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from: Northern Africa | cooking method: boiling-simmering

Tagine of Chicken, Preserved Lemon, & Olives

This Tagine -- the word, also spelled Tajine, refers both to the cooking pot as well as a stew cooked in it -- is one of dozens of classic tagines prepared in Northern Africa, especially Morocco. The tagine consists of two parts: a round pot (traditionally clay), and a conical cover with a small hole which allows some steam to escape. A large dutch oven or something similar can also be used. Check out "the right place for Tagines":

oranges in morocco

What you need

What you do

Also, see Senegal's classic chicken-lemon-onion dish, Poulet Yassa.

Preserved Lemons

Preserved lemons are used in many recipes from Northern Africa.

What you need

What you do

Tagine Cooking Pot Alert from The Washington Post (Wednesday, November 1, 2000, Food Section):

A tagine slaoui--a glazed, often rust-colored, round earthenware platter with a tall, conical lid--is the traditional vessel in which a Moroccan stew, or tagine, is cooked and served. They are sold at every open-air market, or souk, in the cities and towns of Morocco. In the countryside, along the road, proper tagine pots are piled at pottery workshops, ready for sale.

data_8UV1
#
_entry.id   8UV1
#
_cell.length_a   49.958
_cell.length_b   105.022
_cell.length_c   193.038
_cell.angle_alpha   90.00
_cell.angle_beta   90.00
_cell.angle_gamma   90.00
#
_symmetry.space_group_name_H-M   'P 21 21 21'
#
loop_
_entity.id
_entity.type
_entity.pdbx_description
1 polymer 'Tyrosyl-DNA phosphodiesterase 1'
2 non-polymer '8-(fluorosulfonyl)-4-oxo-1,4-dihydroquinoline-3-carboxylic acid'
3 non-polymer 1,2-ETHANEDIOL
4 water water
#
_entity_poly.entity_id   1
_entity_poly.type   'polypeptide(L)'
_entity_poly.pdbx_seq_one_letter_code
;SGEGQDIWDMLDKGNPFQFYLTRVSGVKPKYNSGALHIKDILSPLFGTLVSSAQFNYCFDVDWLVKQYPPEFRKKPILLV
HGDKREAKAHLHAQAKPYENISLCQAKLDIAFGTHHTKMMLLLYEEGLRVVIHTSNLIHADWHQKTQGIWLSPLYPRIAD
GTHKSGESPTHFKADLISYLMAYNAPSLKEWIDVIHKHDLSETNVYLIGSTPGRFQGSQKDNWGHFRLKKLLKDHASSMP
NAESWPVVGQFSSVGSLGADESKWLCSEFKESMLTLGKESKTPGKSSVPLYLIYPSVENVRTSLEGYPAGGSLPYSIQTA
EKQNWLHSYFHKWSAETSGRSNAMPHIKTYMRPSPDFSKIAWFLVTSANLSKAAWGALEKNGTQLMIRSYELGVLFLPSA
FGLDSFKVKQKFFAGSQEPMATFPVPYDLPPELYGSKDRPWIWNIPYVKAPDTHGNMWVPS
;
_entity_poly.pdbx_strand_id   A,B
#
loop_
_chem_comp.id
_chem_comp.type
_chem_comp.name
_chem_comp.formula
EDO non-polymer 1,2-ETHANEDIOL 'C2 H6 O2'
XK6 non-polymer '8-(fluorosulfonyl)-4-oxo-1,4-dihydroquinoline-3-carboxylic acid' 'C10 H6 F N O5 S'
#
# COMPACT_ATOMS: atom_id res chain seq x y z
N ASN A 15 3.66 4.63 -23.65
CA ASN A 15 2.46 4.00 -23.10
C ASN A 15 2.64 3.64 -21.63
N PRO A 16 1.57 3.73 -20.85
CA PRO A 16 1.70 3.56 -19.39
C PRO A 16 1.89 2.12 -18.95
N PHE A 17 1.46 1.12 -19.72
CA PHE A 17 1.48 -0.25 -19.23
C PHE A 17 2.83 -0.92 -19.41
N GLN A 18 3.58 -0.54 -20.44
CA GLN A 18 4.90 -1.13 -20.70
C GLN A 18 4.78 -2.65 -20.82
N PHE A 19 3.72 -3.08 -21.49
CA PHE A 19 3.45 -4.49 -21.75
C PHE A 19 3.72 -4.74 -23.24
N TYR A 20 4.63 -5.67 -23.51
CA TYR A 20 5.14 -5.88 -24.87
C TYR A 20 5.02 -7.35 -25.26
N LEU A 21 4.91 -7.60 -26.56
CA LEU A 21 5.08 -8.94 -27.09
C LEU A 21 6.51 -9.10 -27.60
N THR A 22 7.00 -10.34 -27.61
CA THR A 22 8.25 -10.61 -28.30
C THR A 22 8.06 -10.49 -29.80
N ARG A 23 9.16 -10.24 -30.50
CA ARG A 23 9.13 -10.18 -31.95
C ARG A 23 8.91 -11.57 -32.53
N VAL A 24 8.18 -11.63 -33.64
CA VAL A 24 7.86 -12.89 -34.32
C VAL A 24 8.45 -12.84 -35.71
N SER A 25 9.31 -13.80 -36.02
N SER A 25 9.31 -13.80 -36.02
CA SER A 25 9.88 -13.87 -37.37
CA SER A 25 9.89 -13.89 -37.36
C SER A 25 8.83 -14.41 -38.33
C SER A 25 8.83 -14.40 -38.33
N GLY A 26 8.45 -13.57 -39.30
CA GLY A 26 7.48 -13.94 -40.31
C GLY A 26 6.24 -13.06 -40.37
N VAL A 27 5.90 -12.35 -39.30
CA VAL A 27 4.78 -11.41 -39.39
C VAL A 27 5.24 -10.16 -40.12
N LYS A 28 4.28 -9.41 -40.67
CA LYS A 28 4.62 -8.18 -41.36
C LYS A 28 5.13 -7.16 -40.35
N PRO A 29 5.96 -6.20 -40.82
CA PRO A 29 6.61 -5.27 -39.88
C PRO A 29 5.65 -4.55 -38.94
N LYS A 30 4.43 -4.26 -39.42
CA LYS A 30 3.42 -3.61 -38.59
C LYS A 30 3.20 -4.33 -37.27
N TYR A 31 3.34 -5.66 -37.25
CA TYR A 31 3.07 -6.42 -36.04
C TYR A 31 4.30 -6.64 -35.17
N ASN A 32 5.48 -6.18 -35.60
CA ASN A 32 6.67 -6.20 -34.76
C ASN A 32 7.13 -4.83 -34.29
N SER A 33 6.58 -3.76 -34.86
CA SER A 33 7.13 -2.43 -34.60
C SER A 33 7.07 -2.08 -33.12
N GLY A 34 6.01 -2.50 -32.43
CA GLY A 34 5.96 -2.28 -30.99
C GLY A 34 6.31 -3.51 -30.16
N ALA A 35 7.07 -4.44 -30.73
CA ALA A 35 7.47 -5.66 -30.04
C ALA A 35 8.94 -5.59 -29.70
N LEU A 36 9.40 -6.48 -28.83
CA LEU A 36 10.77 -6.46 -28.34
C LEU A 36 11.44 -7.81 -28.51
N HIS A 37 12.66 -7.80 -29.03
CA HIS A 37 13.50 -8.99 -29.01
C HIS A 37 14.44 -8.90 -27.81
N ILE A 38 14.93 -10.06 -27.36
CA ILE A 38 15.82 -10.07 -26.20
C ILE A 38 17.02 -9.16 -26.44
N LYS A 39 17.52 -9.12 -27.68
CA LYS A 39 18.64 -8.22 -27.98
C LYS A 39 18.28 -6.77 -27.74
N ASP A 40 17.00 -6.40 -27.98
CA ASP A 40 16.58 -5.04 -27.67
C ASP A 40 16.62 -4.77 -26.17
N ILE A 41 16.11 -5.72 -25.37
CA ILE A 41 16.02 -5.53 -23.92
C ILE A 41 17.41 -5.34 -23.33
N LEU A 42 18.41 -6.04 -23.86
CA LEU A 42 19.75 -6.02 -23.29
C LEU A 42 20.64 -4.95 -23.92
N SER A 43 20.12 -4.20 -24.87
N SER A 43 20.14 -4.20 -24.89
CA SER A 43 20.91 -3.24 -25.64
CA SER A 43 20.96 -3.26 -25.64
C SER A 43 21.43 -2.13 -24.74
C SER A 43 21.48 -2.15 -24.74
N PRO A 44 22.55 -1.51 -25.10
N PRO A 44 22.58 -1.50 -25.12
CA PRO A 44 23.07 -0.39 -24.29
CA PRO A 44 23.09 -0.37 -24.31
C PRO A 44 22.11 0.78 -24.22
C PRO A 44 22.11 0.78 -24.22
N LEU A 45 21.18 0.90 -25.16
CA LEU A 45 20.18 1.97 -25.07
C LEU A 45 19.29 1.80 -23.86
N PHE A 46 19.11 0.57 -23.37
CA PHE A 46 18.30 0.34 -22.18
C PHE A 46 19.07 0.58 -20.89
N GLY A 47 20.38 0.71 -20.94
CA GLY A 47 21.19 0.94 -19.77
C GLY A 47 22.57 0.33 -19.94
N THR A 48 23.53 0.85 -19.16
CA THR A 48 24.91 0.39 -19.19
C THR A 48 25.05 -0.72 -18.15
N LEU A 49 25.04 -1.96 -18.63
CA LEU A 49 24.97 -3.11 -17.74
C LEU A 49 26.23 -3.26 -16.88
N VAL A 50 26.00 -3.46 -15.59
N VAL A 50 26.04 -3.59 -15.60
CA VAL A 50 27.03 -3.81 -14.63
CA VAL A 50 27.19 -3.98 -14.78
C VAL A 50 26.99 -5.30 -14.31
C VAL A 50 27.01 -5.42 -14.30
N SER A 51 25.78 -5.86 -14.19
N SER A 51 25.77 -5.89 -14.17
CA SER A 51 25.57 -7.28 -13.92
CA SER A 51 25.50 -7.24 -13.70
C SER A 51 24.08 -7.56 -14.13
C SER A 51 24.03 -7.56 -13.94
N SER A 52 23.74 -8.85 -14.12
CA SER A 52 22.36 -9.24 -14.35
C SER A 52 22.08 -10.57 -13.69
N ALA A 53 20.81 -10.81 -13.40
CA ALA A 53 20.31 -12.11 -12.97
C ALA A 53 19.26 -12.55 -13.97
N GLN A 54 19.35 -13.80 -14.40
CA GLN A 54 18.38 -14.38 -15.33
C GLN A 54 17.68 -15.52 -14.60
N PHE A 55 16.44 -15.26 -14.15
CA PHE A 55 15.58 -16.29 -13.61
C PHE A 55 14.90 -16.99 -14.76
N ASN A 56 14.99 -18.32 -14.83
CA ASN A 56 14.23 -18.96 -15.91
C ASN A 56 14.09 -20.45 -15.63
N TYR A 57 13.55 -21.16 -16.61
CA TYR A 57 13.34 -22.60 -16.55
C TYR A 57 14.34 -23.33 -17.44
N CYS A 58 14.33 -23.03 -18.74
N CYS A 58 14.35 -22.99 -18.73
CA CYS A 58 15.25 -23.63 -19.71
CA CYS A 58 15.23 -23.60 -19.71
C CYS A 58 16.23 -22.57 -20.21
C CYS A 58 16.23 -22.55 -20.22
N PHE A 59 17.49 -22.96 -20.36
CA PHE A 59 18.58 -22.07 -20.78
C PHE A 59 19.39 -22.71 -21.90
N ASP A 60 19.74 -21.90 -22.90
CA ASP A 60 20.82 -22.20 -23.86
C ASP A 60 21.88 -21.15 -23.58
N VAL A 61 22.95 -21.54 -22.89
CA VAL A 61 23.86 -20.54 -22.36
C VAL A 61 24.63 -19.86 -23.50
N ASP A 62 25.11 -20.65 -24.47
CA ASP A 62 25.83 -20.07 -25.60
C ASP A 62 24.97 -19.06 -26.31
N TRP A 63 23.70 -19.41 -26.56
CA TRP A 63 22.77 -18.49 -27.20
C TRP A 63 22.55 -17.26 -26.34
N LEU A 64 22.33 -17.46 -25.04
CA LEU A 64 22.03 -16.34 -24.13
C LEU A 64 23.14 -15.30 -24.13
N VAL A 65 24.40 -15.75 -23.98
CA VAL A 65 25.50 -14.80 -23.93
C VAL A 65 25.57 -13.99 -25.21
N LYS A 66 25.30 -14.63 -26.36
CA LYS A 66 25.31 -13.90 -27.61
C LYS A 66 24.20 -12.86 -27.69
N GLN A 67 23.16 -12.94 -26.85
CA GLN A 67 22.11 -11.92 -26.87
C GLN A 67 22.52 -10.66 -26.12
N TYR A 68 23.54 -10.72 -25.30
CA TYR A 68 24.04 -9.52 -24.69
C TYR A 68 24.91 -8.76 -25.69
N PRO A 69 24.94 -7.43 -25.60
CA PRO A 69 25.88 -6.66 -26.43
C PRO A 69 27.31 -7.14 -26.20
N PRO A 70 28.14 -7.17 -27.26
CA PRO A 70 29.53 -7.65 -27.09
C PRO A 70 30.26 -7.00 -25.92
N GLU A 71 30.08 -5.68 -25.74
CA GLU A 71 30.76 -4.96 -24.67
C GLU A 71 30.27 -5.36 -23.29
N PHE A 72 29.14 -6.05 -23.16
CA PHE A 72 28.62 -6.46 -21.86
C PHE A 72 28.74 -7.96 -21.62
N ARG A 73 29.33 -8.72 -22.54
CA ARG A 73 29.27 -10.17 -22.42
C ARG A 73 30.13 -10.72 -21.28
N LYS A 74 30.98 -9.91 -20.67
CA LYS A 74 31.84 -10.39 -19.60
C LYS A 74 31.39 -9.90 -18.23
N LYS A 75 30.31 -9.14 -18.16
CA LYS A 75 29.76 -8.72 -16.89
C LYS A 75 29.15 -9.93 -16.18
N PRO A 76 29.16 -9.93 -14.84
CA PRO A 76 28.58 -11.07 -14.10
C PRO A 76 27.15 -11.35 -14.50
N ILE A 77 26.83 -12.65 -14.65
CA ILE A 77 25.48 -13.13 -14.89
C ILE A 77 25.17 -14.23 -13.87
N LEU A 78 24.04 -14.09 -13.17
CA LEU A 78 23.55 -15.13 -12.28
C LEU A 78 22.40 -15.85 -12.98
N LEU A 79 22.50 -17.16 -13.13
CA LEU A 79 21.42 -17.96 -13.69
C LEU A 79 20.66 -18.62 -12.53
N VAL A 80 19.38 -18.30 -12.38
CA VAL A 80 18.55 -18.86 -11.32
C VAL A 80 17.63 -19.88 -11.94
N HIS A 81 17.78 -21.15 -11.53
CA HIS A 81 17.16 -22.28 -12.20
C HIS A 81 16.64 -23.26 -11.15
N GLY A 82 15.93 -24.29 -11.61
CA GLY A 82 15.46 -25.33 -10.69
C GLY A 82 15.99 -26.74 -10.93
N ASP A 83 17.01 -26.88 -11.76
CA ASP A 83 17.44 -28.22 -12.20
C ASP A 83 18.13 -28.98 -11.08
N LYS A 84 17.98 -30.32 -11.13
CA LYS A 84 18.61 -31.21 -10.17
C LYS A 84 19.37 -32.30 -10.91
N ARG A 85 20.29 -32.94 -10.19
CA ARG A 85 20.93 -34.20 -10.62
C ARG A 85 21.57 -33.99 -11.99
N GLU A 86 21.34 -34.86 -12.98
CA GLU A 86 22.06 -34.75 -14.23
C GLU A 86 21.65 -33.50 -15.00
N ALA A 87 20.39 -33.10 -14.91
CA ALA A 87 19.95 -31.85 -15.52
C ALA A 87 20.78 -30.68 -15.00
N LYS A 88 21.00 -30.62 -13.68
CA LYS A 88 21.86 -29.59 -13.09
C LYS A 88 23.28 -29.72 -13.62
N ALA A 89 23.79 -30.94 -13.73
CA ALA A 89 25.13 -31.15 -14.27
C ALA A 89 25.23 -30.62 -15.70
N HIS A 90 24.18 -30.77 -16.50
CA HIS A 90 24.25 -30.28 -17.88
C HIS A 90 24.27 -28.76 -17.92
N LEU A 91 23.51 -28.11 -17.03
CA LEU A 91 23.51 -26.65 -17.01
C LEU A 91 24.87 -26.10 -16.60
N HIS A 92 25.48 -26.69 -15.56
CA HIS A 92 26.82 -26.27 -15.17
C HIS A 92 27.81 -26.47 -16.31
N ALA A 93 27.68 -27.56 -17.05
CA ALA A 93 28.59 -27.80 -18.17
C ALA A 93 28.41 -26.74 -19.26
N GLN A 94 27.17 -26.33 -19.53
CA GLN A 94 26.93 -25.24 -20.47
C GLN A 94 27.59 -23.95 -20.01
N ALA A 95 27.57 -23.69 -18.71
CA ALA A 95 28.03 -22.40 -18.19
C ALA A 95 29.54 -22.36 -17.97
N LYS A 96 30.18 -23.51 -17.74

In the United States a traditional tagine slaoui is a bit harder to come by. And for good reason. The Food and Drug Administration issued an import alert in March on tagines manufactured and imported by Dar Si Aissa Centre Artisanal, based in Marrakesh, Morocco. Its tagines were found to contain high levels of lead that can "leach into foods in significant amounts when the glaze is improperly formulated, applied or fired."

According to an FDA spokesman, "It's prudent for consumers to purchase a lead test kit for pottery purchased in foreign countries that may contain high levels of lead. That is the best way to protect yourself." Lead test kits are available in many hardware stores.

Regardless, a perfect, Moroccan-style stew does not require a special pot. A Dutch oven, casserole dish with a lid, baking dish covered with aluminum foil or a Crock-Pot® or other slow cooker will do the job. Still, for the cook who covets a conical-covered pot, there are safe copies of the tagine design available. We found three:

LE CREUSET Glazed earthenware lid, in red, with enameled cast-iron base, 1.25-quart capacity. About $100. . . .

LE FLAMBADOU Hand-crafted glazed earthenware, available in six colors, 3-quart capacity, $126. Comes with a second lid that converts the tagine into a covered casserole. . . .

YZZA By Paris designer Pierre de Gastines: a modern, hand-thrown ceramic tagine, nearly 1 quart capacity, about $110, for the Miami design studio Yzza. . . . .

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